“And behold, you will conceive in your womb and bear a son, and you shall name Him Jesus. He will be great and will be called the Son of the Most High;” – Luke 1:31-32a (NASB)
“She will bear a Son; and you shall call His name Jesus, for He will save His people from their sins.” – Matthew 1:21 (NASB)
The birth of Jesus was known before God created the earth and humans. During this season, we sing about the message which the angels told to the shepherds near Bethlehem the night Jesus was born. But today’s verses tell us that before that, God predicted through His prophet Isaiah the birth of the “Son of God.” God had sent the angel Gabriel with the message about the birth and name of Jesus to Mary who was chosen to be His mother. Gabriel made a visit later to Joseph who was to be Mary’s husband. Gabriel revealed why God had chosen the name Jesus for the child who was to be born. It was because He would save His people from their sins. The prophecy of Isaiah is repeated in Matthew 1:23. These messages, given to the world before the child was born, are important to us. Jesus was coming in order to be our Savior. We should rejoice today that God sent His Son to save us. It was an important message given before He came. It is just as important today. God promised to provide a way for us to be saved and Jesus is that Way.
“And he called out, saying, “Jesus, Son of David, have mercy on me!” Those who led the way were sternly telling him to be quiet; but he kept crying out all the more, “Son of David, have mercy on me!”” – Luke 18:38-39 (NASB)
Jesus and his disciples were passing through Jericho. Leaving the Jewish Jericho they approached the Roman Jericho*. As was usual, the people mobbed around Jesus. When Jesus healed the sick and the lame and the demon possessed, He did it totally, completely. He did no partial healings. In this story, when we read the account in the Matthew, there were two blind men. Mark gives us the name of one, Bartimaeus (Son of Thomas). Only Bartimaeus called out to Jesus. He had to ask what the commotion was and he was told it was Jesus. He immediately cries out calling Jesus the Son of David. And he asks for mercy. He knew it was only by mercy that Jesus would stop and heal him. Jesus asks, “What do you want Me to do for you?” The men’s faith was evident and they knew who Jesus was and what He could do. “Lord, I want to regain my sight!” Immediately Jesus healed him with the words, “Receive your sight; your faith has made you well.” Matthew records that “Jesus in pity touched their eyes and immediately they recovered their sight and followed Him. What a merciful Savior He is.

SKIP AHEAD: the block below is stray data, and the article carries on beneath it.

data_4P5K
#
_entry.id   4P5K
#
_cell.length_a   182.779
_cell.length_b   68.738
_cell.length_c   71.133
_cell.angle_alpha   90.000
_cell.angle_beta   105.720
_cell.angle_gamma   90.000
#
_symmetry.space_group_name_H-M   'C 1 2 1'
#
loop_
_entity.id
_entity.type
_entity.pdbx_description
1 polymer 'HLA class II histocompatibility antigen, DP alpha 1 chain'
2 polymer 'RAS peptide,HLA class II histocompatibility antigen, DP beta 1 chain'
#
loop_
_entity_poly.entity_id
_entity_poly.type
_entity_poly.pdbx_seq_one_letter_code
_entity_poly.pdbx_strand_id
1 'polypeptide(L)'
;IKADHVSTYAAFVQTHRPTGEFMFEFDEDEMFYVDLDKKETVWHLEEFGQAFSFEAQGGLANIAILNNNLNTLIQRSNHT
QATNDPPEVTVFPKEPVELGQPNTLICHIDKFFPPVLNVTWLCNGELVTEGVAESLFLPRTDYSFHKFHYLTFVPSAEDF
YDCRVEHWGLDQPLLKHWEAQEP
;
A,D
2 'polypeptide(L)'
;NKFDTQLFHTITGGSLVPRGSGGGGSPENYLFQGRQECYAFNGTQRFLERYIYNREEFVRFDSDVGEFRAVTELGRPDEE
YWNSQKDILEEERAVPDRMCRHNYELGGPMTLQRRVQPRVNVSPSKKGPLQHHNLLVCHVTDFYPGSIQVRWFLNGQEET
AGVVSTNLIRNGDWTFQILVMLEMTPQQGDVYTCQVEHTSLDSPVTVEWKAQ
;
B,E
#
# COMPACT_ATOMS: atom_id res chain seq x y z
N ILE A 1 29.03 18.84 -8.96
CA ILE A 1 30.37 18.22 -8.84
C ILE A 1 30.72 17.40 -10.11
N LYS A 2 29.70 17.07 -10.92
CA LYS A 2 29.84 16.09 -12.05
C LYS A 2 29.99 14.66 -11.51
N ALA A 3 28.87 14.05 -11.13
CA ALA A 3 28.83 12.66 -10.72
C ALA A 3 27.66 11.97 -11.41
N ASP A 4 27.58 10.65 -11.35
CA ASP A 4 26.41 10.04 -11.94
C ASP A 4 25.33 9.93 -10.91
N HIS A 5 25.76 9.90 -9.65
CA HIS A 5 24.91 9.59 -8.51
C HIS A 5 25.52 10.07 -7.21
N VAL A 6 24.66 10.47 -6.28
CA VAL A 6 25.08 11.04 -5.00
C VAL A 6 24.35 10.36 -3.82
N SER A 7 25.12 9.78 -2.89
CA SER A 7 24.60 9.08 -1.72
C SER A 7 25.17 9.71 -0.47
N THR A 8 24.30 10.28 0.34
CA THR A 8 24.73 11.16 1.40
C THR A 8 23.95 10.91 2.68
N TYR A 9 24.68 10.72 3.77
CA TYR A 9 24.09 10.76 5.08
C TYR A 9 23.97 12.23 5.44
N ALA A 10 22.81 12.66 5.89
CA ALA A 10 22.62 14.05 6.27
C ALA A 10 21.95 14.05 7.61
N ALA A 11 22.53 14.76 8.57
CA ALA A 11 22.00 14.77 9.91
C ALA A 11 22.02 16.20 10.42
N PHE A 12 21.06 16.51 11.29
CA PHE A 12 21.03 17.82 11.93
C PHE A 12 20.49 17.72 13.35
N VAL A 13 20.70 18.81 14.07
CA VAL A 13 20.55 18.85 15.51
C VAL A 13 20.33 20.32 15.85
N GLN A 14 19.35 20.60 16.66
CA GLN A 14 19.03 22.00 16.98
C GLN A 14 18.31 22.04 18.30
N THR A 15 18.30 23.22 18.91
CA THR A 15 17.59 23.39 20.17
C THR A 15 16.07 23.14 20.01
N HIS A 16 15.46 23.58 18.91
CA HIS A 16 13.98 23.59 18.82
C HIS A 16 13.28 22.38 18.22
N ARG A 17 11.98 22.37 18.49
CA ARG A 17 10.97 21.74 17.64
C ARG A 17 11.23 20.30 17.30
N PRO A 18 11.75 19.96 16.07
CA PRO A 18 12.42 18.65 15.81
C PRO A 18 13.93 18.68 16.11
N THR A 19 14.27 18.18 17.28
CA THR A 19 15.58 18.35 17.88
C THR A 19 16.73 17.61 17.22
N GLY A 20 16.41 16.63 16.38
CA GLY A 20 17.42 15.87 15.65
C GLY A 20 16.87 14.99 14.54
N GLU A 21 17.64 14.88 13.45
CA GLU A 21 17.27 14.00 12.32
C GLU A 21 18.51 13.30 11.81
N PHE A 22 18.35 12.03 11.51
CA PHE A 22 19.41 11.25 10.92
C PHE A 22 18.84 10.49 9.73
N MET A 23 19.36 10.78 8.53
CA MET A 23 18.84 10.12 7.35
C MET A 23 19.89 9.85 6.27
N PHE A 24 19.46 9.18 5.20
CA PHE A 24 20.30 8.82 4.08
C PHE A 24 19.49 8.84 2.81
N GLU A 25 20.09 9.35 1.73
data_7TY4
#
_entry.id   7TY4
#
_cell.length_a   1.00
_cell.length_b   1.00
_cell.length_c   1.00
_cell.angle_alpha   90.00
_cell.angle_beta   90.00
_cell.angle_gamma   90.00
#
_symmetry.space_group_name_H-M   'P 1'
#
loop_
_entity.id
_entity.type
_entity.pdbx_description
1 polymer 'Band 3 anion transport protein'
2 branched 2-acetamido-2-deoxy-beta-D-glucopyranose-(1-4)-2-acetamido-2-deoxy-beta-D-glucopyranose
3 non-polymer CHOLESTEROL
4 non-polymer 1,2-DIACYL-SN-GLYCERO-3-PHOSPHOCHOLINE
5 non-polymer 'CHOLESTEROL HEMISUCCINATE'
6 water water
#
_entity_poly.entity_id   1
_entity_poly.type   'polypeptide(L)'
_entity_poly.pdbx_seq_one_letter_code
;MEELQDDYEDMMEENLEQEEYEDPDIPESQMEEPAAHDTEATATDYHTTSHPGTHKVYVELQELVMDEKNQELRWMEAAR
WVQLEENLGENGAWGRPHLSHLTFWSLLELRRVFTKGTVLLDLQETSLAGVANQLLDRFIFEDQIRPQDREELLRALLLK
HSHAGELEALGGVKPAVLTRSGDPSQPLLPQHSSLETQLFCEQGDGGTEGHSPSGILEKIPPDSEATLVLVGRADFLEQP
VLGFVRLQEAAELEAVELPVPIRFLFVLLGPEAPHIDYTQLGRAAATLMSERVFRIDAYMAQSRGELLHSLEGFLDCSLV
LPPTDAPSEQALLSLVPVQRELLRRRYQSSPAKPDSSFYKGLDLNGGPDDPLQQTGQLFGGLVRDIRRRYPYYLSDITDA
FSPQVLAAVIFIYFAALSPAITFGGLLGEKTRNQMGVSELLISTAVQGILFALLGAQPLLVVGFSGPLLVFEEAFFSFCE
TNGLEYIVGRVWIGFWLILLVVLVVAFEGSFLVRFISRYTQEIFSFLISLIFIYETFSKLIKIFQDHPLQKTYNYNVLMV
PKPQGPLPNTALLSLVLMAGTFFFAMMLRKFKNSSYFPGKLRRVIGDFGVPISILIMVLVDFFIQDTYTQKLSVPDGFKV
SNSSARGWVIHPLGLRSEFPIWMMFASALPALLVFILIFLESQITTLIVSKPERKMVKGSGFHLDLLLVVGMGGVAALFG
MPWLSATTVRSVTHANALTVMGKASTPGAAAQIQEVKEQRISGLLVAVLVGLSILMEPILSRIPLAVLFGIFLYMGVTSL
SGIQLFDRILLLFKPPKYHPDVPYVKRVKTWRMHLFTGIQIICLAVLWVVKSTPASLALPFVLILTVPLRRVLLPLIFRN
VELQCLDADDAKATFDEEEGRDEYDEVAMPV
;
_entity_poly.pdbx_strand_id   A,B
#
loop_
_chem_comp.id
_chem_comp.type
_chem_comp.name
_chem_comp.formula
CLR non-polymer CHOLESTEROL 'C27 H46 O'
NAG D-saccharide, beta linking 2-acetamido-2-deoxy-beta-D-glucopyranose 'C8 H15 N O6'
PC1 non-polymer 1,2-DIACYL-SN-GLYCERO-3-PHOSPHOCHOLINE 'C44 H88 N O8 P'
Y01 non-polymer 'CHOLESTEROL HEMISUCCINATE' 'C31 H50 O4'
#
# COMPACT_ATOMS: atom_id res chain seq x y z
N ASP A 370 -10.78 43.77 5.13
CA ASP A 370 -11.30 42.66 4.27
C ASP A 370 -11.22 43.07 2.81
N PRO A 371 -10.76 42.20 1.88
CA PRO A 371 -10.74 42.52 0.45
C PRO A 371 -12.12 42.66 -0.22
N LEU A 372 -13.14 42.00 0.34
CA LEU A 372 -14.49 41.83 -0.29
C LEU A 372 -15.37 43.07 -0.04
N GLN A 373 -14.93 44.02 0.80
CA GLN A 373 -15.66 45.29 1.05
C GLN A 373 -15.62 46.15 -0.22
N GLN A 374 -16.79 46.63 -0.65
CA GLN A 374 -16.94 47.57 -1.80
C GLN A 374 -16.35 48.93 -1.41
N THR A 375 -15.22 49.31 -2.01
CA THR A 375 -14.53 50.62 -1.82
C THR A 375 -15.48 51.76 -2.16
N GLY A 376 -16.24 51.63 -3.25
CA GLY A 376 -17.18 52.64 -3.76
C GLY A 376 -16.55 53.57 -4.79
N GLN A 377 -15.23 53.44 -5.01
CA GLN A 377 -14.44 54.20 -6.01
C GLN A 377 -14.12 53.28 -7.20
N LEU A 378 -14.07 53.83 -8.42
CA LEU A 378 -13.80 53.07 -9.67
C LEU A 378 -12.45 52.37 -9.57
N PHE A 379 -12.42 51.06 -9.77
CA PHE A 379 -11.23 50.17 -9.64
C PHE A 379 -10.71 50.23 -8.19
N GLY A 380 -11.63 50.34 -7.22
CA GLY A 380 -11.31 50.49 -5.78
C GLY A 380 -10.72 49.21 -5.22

“And you, child, will be called the prophet of the Most High; For you will go on before the Lord to prepare His ways; To give to His people the knowledge of salvation by the forgiveness of their sins, because of the tender mercy of our God…” – Luke 1:76-79 (NASB)
More on the tender mercies of our Lord. The passage is excerpted from the prophecy Zacharias offered at the birth of his son John the Baptizer. Zachariah is a common name found in the Bible. This one is not the prophet who wrote the Book of Zechariah many years before. As a priest, Zacharias served his turn in the temple. The Bible tells us that he was chosen by lot to enter the temple and burn incense. Because of the large number of priests, most would never be chosen for such a duty, and no one was permitted to serve in this capacity twice. Zacharias regarded this as the supreme moment in a lifetime of priestly service. It was then that the angel appeared to him as he was alone in the Holy Place. He was foretold that a son would be born to him and his name was to be John. When John is born, Zacharias offers a pray with this prophecy. The words, would be familiar to Zacharias because they are part of prophecies by Old Testament prophets*. The Father of the Baptizer confirms what was said by the prophets regarding his son.
*Malachi 3:1, Isaiah 9:2 and Jeremiah 31:34
“But love your enemies, and do good, and lend, expecting nothing in return; and your reward will be great, and you will be sons of the Most High; for He Himself is kind to ungrateful and evil men.” – Luke 6:35 (NASB)
The fuller context of our passage is Luke 6:17-49. Some will say this is the same discourse as the Sermon on the Mount found in Matthew 5-7. Others call it the Sermon on the Plain. It could be the same or it could be at a different time and place. That Jesus taught these important lessons on unconditional love more than once is likely. Jesus repeated his lessons many times to different crowds of people who followed Him around. It would be fair to suggest that the commands given here by Jesus on how to live in difficult circumstances with difficult people are too often overlooked, ignored, or deemed too difficult to do. Yes, if we try to exercise love of this kind in our own strength. But it can be done. Jesus never commanded us to do the truly impossible. He is with us always as he abides with all faith believers. This love is unconditional, the love that God demonstrates to us every day. As God’s children we should bear the indelible stamp of His moral character. Since He is loving, gracious, and generous—even to those who are His enemies—we should be like Him.
“You will be delivered up even by parents and brothers and relatives and friends, and some of you they will put to death. You will be hated by all for my name’s sake. But not a hair of your head will perish. By your endurance you will gain your lives.” – Luke 21:16–19 (ESV)
Our verse yesterday from the Gospel of Mark recorded the same instruction and prediction we have today from the Gospel of Luke. It has the same ominous message and prophecy of what was going to come to all who proclaimed the name of Jesus. Not just for the Apostles but for all who believe even up to the return of Jesus at the end of the age we live in. Those who will be threatened and receive this kind of treatment are promised that they will endure by God’s grace. Just as Jesus promised that since He was the Resurrection and the Life those all who believe in Him would live past the death of their physical bodies. Spiritually, we will live. Perhaps we think it is up to us to preserve by our own strength in order to live through the attacks on our lives by the haters of Jesus. No, we will be preserved by His Name. We carry the name of Jesus as we abide in Him because He is our salvation in all circumstances. For all who in faith believe Jesus in the Son of God, will endure because of His promise of eternal life.